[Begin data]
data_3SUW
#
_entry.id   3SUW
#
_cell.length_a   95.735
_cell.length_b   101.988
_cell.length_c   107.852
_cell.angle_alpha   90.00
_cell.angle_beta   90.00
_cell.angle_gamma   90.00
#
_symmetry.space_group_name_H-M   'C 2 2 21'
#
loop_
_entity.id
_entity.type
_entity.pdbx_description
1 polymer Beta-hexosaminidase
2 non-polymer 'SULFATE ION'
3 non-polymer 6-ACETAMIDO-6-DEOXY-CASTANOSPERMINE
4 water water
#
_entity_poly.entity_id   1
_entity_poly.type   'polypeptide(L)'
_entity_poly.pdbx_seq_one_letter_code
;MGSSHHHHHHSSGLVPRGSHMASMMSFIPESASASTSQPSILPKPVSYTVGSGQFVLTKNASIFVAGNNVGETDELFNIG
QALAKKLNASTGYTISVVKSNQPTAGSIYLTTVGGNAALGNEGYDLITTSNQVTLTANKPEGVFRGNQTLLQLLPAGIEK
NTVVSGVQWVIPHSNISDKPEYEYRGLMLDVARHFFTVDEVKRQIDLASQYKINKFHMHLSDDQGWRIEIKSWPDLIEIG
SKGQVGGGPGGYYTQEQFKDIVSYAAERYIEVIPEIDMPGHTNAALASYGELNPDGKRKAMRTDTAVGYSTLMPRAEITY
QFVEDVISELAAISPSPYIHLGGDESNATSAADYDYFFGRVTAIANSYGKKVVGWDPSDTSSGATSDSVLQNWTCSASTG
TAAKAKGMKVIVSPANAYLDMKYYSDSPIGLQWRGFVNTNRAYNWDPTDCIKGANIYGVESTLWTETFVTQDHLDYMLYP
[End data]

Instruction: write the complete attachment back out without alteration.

data_3SUW
#
_entry.id   3SUW
#
_cell.length_a   95.735
_cell.length_b   101.988
_cell.length_c   107.852
_cell.angle_alpha   90.00
_cell.angle_beta   90.00
_cell.angle_gamma   90.00
#
_symmetry.space_group_name_H-M   'C 2 2 21'
#
loop_
_entity.id
_entity.type
_entity.pdbx_description
1 polymer Beta-hexosaminidase
2 non-polymer 'SULFATE ION'
3 non-polymer 6-ACETAMIDO-6-DEOXY-CASTANOSPERMINE
4 water water
#
_entity_poly.entity_id   1
_entity_poly.type   'polypeptide(L)'
_entity_poly.pdbx_seq_one_letter_code
;MGSSHHHHHHSSGLVPRGSHMASMMSFIPESASASTSQPSILPKPVSYTVGSGQFVLTKNASIFVAGNNVGETDELFNIG
QALAKKLNASTGYTISVVKSNQPTAGSIYLTTVGGNAALGNEGYDLITTSNQVTLTANKPEGVFRGNQTLLQLLPAGIEK
NTVVSGVQWVIPHSNISDKPEYEYRGLMLDVARHFFTVDEVKRQIDLASQYKINKFHMHLSDDQGWRIEIKSWPDLIEIG
SKGQVGGGPGGYYTQEQFKDIVSYAAERYIEVIPEIDMPGHTNAALASYGELNPDGKRKAMRTDTAVGYSTLMPRAEITY
QFVEDVISELAAISPSPYIHLGGDESNATSAADYDYFFGRVTAIANSYGKKVVGWDPSDTSSGATSDSVLQNWTCSASTG
TAAKAKGMKVIVSPANAYLDMKYYSDSPIGLQWRGFVNTNRAYNWDPTDCIKGANIYGVESTLWTETFVTQDHLDYMLYP